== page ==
Dallas Cowboys

Cowboys continue to get most out of uninspiring defensive personnel

July 31, 2015 - Oxnard, CA, USA - Dallas Cowboys defensive coordinator/defensive line coach Rod Marinelli holds up a play for the linemen during the morning walk through in the team's Oxnard, Calif., training camp on Friday, July 31, 2015

In an era where second-chance coaches have become en-vogue hires, given that the past three Super Bowl champions received guidance from a retread, Rod Marinelli would be one of the boldest picks out there.

Given what happened the last time he was given permission to lead a team, that seems unlikely. But his failure as a head coach has been the Cowboys’ gain.

What’s happening this season in Dallas is getting lost because everything Dak and Zeke, but the Cowboys’ defense again is overachieving based on the sum of its parts. Much like the last two seasons, Dallas’ stoppers are outperforming their projections and helping to the 6-1 cause.

It’s helped Dak Prescott- and Ezekiel Elliott-fueled ground game has been so dominant it’s taking pressure off this defense, but the Cowboys being the only team in the league that hasn’t allowed a 100-yard rusher or receiver shows the kind performance the defense is receiving.

Because Dallas has put three teams, and the Bengals, Bears and Packers boast top-10 receivers. A.J. Green, Alshon Jeffery and Jordy Nelson having off games — Green, especially, who managed to total more yards against the Broncos (77) than Cowboys (50) — against Dallas including mop-up time is a low-key achievement for the third-year coordinator’s unit.

As for rushers, the Cowboys have faced some teams that don’t use workhorse backs in the Giants, Eagles, Bears and Bengals, decreasing the chances one of those teams’ backs exceeds 100 yards on his own. And the team’s own ground force prevents opponents from sticking to theirs for as long, generally. The Cowboys have only allowed 100 yards to two teams this season — the Giants (113) and the 49ers (106) — en route to the No. 9-ranked rush defense.

They of the 12th-ranked total defense and 14th-slotted DVOA group, the Cowboys are getting the most out of what they have. That’s one of the hallmarks of a quality coordinator. The players expected to perform well — Sean Lee, Byron Jones, etc. — are. The rankings are unspectacular, but Marinelli is not working with the kind of talent Wade Phillips or Kris Richard is. He’s managed to construct an upper-echelon defense without the aid of a high-end pass-rusher.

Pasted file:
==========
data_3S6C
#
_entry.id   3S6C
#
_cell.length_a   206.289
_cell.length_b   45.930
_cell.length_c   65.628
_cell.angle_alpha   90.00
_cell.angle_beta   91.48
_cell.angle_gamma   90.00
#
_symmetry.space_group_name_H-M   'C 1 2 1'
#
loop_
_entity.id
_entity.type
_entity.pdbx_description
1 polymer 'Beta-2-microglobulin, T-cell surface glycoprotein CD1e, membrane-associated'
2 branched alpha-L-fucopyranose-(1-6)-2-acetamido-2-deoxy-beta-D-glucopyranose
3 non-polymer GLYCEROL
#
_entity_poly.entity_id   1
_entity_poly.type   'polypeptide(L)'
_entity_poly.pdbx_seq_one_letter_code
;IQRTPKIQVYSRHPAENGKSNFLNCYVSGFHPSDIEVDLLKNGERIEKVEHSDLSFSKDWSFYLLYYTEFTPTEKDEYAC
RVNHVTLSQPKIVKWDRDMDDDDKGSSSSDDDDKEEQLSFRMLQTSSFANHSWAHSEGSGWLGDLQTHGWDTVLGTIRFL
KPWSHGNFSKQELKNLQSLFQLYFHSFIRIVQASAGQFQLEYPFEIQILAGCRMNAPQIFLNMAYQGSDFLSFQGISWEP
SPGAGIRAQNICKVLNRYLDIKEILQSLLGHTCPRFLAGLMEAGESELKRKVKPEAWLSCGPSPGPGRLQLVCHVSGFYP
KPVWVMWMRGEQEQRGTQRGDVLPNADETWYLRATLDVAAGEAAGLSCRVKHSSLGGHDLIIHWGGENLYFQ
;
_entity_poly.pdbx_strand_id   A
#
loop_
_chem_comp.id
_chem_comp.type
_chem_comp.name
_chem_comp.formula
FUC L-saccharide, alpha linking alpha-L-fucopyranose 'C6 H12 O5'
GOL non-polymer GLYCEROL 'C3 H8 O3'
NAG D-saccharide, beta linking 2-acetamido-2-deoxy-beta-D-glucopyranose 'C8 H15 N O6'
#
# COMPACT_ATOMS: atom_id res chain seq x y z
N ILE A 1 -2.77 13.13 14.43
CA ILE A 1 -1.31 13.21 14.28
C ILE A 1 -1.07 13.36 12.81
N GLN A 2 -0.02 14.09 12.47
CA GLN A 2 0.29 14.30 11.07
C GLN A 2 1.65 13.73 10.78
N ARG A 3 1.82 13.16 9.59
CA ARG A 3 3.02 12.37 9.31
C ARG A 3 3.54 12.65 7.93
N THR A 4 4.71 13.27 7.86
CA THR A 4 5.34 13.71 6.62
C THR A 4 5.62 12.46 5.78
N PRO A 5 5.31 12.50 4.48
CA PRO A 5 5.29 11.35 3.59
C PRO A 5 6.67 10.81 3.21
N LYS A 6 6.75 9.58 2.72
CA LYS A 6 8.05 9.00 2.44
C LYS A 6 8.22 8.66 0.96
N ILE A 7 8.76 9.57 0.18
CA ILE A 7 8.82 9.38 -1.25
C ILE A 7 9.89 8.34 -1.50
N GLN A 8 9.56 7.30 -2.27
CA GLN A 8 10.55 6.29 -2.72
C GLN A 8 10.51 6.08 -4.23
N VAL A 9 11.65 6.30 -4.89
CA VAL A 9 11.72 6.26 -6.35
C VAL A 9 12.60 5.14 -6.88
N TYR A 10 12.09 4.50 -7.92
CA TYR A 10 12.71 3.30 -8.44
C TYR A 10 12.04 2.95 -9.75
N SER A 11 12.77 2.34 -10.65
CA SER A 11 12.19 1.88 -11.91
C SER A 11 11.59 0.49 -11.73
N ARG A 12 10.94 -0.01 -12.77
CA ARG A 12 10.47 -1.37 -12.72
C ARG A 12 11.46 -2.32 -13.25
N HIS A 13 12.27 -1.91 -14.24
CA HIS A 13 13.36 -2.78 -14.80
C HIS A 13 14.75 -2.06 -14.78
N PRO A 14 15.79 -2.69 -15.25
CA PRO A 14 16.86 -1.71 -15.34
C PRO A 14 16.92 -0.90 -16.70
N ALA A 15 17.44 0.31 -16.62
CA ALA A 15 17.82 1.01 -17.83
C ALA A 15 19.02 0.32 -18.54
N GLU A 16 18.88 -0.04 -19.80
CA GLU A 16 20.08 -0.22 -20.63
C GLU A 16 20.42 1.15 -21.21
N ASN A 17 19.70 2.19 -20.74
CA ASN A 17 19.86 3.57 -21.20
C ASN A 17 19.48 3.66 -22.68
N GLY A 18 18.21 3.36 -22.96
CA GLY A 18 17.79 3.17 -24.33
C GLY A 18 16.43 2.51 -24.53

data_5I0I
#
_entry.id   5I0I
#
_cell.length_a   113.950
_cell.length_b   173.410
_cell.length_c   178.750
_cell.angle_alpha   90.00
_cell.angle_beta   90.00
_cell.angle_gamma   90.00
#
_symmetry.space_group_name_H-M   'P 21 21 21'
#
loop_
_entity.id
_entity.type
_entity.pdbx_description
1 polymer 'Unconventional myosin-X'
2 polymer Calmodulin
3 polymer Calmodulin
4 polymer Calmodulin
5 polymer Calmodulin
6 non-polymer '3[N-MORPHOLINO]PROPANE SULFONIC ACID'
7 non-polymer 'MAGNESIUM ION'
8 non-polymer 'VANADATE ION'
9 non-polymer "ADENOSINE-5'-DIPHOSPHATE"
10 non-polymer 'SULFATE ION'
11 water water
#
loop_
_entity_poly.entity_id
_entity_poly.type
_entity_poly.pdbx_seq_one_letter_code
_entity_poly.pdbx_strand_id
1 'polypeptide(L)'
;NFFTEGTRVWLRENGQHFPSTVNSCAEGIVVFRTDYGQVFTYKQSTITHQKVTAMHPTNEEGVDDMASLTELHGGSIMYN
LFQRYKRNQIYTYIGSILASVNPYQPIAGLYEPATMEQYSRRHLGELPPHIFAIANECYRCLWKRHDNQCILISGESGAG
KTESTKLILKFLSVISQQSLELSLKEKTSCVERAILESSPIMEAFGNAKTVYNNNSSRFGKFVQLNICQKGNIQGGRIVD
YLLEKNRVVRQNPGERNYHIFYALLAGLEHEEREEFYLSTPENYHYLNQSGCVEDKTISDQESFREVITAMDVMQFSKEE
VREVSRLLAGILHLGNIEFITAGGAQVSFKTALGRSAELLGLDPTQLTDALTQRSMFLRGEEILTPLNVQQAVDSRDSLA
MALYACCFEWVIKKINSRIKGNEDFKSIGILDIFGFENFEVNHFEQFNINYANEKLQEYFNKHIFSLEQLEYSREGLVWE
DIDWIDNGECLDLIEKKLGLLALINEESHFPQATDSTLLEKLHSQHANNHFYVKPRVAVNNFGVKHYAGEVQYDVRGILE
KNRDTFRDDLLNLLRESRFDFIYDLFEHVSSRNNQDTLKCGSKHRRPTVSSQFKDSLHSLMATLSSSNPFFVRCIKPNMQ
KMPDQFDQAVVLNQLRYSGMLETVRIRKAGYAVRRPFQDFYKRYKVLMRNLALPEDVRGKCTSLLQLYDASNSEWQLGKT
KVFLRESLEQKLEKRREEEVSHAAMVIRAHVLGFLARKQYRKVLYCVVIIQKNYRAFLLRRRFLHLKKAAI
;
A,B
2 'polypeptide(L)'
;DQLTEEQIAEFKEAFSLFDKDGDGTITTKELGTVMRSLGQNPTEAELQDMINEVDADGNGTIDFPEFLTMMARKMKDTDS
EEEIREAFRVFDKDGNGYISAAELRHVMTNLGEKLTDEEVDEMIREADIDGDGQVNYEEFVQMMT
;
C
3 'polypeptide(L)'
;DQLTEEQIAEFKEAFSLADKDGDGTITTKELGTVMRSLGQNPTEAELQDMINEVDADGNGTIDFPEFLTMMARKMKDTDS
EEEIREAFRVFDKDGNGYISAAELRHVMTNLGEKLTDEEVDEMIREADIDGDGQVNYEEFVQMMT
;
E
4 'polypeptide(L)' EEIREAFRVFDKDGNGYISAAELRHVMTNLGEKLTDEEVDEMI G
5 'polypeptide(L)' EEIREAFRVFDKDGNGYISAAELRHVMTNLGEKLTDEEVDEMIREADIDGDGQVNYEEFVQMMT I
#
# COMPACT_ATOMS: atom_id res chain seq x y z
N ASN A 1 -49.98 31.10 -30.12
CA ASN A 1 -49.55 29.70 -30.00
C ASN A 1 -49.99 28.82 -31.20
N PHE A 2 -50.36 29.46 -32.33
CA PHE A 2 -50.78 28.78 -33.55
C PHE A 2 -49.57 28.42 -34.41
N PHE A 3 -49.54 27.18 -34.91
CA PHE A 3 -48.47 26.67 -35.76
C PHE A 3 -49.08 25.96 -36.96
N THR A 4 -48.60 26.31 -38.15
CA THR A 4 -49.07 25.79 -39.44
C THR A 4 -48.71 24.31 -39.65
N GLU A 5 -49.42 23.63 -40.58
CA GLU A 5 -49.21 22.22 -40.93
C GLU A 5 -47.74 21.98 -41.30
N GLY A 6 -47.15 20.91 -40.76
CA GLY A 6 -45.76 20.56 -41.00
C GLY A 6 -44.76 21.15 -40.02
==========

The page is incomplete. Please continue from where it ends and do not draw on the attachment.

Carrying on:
01 SEP 2016: Dallas Cowboys defensive end Demarcus Lawrence (90) waits on the sideline during the NFL Preseason game between the Houston Texans and Dallas Cowboys at AT&T Stadium in Arlington, TX. Houston defeats Dallas 28-17 (Photo by Andrew Dieb/Icon Sportwire)

01 SEP 2016: Dallas Cowboys defensive end Demarcus Lawrence (90) waits on the sideline during the NFL Preseason game between the Houston Texans and Dallas Cowboys at AT&T Stadium in Arlington, TX. Houston defeats Dallas 28-17 (Photo by Andrew Dieb/Icon Sportwire)

The Cowboys’ 14 sacks tie them for 21st, but even that’s an achievement considering what they’ve been without. Post-suspension Demarcus Lawrence has none after registering a team-best eight last season, and the ’15 team’s mercurial cogs — Greg Hardy and Randy Gregory — are gone (for all intents and purposes, with the latter being suspended until late December). A makeshift collection fronted by the probably overpaid Tyrone Crawford (team-high 3.5 sacks) has done enough to stop opposing passing offenses despite often playing with leads.

Denver frequently plays with leads as well, but the defending champions possess Von Miller and a throng of able supporting-casters. Looking at Dallas’ front seven, you’d be hard-pressed to pick three players who’d start there.

Marinelli also didn’t have the benefit of either of the team’s top two draft picks going toward his 2016 team, heightening the degree of difficulty.

Down Rolando McClain as well, Marinelli’s managed to make this work. Somehow, a Chiefs 2015 practice squad player, David Irving, rates as Dallas’ top edge defender, per Pro Football Focus.This, coupled with the stunning competency of Morris Claiborne, continues the weirdness going on in Dallas right now.

Claiborne didn’t even have his fifth-year option picked up, yet is looking like he’s going to require a much bigger financial commitment come 2017 than the one-year, $3 million deal it took to bring him back to Dallas — against relatively no competition for his services — his sports hernia injury notwithstanding.

New secondary coach Joe Baker has excelled as well, clearly, with overall unspectacular charges coming into 2016 (Barry Church, Brandon Carr, Claiborne) responsible for a now-solid back line. Without Claiborne and Church in the coming weeks, though, the Cowboys’ 100-yard receiver streak will be put to the test — not this weekend in Cleveland, probably, but soon.

While Marinelli’s 0-16 season essentially disqualifies the 67-year-old DC for another head-coaching job, he’s been a gem for the Joneses in Dallas. The Cowboys’ defense has done more with less over the past three years than just about any defense in football.

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